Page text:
Perhaps the single greatest societal challenge of the coming decades will be to develop approaches that enable us to sustainably feed the World’s growing human population. However, delivering food security will inevitably pose major challenges and one key issue is how can a substantially increased global food production be delivered without major negative impacts on biodiversity1? In this project, the student will work with World-leading groups in ecological modelling (at Aberdeen) and in land-use modelling (at Edinburgh) to develop an integrated modelling approach that enables alternative land-use futures to be assessed in terms of their likely impacts on biodiversity at a range of spatial scales. Importantly, the project will allow the student to focus on two key groups of organisms, pollinators and crop pests, to explore how changing land-use may impact their spatial dynamics, with likely feedbacks on crop productivity and subsequent land-use decisions.
Improving the forecast for biodiversity under climate change is a major challenge for ecologists2. We need to predict how climate change will alter biodiversity to assess the impacts of alternative land-use and climate change scenarios and guide plans for preventing serious damage to the biosphere. Many ecological models have been developed to understand climate change impacts, but these have a number of failings. A major omission in current models is that they ignore the changing spatial patterns of land-use and the impact that these will have, at different spatial scales, on biodiversity responses. The Travis group at Aberdeen are field leaders in developing mechanistic approaches for forecasting biodiversity responses to changing land-use and climate scenarios, recently publishing the software, RangeShifter. The group at Edinburgh have complementary expertise, being internationally recognised for land use and food security research and modelling3, with published models operating from local to national and global scales (e.g. Aporia, CRAFTY and PLUM). Integrating land-use and ecological models will provide a novel means for exploring the potentially complex and dynamic interplay between ecological responses and land-use patterns. The Lancaster group (Aberdeen) studies the effects of climate change on biotic interactions, and will provide guidance on analysing large-scale datasets on insect distributions to understand interactive effects between land use change and insect biodiversity.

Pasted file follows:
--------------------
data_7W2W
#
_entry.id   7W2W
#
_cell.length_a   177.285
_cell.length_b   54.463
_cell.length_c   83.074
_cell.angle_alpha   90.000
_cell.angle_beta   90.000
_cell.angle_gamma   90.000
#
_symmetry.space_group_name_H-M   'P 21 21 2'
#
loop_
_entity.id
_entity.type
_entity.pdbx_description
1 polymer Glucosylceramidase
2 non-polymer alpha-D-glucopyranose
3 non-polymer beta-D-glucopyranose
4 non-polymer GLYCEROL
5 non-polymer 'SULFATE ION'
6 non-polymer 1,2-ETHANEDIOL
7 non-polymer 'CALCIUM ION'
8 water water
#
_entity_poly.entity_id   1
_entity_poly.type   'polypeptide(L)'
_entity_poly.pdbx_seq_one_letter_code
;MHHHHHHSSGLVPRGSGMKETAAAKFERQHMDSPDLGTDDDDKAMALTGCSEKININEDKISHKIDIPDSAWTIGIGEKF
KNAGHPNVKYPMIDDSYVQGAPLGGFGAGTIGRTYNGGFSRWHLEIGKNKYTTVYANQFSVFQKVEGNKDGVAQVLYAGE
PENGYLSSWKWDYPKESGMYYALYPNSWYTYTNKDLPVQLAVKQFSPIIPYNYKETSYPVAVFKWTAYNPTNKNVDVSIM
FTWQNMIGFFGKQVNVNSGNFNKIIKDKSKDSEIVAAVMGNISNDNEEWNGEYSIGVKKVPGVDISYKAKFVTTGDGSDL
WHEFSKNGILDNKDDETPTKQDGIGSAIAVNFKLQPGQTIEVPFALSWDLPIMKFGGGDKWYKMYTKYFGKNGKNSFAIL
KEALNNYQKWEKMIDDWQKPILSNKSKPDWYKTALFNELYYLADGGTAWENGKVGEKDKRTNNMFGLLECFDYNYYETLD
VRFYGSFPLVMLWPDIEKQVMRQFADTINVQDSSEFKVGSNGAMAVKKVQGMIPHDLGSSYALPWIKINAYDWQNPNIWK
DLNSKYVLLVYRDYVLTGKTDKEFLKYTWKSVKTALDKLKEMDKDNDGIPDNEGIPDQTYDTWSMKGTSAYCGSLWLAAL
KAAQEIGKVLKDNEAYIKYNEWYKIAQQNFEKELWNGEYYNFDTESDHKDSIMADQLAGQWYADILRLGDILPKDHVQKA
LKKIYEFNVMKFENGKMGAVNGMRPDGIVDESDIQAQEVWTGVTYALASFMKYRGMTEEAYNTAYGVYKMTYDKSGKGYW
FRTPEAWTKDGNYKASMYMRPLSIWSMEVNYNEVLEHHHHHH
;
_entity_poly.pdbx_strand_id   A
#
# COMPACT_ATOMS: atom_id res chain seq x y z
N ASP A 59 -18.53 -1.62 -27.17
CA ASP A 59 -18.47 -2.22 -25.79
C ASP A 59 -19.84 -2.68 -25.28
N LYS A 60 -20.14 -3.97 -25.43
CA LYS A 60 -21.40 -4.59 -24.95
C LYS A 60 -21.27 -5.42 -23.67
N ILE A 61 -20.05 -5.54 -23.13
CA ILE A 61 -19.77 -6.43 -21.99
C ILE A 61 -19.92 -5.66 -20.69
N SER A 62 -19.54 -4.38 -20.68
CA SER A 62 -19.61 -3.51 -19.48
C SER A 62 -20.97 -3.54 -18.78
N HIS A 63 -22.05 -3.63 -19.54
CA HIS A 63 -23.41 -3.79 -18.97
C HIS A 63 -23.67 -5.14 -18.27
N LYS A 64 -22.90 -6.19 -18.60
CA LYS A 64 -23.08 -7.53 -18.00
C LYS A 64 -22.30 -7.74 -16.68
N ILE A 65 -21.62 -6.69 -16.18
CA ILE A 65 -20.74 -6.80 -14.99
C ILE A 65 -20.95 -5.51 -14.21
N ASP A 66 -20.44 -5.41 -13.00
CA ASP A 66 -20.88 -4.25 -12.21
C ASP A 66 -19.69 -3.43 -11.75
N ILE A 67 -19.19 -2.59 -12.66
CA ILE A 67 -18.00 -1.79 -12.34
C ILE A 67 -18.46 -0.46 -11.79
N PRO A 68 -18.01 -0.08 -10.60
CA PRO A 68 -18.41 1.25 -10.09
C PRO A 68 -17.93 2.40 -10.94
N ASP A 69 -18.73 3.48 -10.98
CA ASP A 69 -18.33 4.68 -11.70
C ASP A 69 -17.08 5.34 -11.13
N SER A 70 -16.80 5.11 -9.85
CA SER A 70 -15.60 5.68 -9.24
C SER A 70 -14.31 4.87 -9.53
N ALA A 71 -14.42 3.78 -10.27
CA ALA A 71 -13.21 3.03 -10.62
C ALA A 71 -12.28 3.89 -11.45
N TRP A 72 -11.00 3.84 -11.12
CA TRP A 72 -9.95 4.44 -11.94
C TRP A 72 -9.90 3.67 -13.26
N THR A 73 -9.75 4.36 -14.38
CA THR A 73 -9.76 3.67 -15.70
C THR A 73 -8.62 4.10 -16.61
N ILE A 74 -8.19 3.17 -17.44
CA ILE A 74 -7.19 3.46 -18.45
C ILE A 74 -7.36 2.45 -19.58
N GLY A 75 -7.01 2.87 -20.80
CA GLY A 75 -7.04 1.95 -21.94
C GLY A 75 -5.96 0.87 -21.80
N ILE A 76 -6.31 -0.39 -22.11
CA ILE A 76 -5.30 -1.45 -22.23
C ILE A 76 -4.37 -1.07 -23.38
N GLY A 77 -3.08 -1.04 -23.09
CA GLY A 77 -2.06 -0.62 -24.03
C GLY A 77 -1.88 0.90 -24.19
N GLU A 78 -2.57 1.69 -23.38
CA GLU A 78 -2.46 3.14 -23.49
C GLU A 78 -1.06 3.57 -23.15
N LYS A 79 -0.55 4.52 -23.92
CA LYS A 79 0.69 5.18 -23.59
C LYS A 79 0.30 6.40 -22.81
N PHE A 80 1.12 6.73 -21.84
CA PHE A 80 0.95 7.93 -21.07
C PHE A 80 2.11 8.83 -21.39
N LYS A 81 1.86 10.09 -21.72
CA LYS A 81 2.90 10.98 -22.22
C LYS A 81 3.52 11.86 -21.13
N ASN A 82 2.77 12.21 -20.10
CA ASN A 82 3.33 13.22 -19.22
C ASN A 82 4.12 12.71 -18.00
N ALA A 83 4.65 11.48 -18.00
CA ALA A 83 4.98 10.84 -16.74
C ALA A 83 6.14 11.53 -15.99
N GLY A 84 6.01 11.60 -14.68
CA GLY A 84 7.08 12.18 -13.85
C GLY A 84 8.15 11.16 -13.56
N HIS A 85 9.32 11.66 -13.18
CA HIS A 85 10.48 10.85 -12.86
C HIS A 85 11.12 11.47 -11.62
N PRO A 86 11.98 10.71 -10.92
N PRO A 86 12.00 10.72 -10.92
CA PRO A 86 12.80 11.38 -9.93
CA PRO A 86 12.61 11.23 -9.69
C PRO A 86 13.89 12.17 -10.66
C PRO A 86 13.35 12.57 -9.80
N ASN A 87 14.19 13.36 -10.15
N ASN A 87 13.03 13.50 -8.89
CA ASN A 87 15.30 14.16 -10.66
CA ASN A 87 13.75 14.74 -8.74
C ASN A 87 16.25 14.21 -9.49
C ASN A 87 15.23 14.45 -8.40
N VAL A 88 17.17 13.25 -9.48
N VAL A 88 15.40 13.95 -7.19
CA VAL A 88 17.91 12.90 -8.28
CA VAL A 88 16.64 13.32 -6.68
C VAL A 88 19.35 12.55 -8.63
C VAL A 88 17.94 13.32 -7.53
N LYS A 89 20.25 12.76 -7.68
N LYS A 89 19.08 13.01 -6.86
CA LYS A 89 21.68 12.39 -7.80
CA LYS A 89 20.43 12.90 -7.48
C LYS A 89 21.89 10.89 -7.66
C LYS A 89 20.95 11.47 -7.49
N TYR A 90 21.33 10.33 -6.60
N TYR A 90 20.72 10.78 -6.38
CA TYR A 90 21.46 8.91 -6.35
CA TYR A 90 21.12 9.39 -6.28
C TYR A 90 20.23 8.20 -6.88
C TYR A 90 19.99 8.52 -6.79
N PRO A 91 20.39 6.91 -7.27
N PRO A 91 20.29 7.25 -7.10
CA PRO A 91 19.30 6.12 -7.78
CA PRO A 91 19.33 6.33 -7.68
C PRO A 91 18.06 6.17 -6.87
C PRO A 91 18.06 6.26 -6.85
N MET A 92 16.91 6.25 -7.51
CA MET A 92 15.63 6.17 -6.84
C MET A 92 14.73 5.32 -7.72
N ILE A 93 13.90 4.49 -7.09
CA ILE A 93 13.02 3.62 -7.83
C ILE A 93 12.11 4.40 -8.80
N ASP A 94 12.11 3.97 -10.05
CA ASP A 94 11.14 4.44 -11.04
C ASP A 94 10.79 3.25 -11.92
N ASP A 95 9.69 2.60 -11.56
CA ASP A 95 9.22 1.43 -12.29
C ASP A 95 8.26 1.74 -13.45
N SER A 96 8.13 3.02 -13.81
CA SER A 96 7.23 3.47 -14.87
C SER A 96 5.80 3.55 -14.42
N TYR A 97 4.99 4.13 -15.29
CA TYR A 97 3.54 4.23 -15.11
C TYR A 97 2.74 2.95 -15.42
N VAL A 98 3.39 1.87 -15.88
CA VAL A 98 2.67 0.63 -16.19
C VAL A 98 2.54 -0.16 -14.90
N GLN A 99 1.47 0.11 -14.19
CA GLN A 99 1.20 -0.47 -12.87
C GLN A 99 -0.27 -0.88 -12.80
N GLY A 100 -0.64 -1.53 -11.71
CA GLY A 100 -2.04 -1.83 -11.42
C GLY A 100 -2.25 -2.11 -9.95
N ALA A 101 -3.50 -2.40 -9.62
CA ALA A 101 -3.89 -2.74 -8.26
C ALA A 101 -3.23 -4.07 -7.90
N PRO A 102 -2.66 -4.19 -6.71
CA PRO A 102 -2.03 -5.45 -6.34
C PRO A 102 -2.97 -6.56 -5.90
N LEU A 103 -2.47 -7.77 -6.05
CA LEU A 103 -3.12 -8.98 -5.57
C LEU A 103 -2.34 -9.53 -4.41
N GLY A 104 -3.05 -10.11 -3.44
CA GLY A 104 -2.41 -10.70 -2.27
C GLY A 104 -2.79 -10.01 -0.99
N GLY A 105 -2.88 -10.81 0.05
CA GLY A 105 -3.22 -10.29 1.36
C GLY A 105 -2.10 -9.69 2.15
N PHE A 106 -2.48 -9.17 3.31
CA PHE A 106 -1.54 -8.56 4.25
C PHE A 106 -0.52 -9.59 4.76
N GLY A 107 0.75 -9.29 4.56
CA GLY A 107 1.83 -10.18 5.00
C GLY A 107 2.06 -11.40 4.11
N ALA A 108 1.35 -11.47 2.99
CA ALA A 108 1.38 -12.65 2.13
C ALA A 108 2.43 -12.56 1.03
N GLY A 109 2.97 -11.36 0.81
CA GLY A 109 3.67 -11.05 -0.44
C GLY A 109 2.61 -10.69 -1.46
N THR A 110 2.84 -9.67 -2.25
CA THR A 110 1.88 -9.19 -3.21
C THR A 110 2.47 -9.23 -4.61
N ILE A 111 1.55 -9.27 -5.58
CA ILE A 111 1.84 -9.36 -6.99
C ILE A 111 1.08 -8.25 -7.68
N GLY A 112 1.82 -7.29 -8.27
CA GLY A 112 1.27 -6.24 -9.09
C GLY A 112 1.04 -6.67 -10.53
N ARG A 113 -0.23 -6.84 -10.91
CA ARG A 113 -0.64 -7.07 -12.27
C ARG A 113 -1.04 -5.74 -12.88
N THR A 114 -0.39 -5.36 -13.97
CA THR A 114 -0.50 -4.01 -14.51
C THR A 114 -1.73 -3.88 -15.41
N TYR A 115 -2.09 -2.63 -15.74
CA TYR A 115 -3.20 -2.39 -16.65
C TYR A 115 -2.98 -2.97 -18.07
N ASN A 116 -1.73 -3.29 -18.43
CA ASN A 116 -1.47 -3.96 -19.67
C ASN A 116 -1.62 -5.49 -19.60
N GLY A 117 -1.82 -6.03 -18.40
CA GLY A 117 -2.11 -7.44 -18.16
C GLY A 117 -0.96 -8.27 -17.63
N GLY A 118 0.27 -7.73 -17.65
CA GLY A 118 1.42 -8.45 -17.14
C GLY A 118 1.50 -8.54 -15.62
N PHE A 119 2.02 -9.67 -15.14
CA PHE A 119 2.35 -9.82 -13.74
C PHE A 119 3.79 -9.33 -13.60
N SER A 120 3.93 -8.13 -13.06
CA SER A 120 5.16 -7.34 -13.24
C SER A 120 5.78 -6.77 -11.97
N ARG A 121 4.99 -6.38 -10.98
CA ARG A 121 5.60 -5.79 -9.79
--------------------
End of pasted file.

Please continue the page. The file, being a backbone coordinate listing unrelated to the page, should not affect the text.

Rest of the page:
In this PhD, the student will be provided with training in the development and application of individual and agent based models in order that they gain the skills to make joint use of the approaches to address some key questions related to the interactions between agricultural intensification or expansion, and biodiversity dynamics. The student will be provided with considerable scope to steer the exact direction of the project within the broad remit but we anticipate the following sets of questions being likely priorities:
- To what degree will future land-use change, driven largely by agricultural intensification and expansion, reduce the ability of species’ to track changing climate?
- What are the likely impacts of changing agricultural practice on the prevalence and impact of different crop pests?
- How will changing patterns of agricultural practice influence the regional persistence of pollinators?
1Butsic V, Kuemmerle T. 2015. Using optimization methods to align food production and biodiversity conservation beyond land sharing and land sparing. Ecological Applications 25: 589-595.
2Urban MC, 20 authors, Travis JMJ. 2016. Improving the forecast for biodiversity under climate change. Science, in press.(to be published 9th September)
3Alexander P, et al. 2016. Assessing uncertainties in landcover projections. Global Change Biology, online early (DOI: 10.1111/gcb.13447).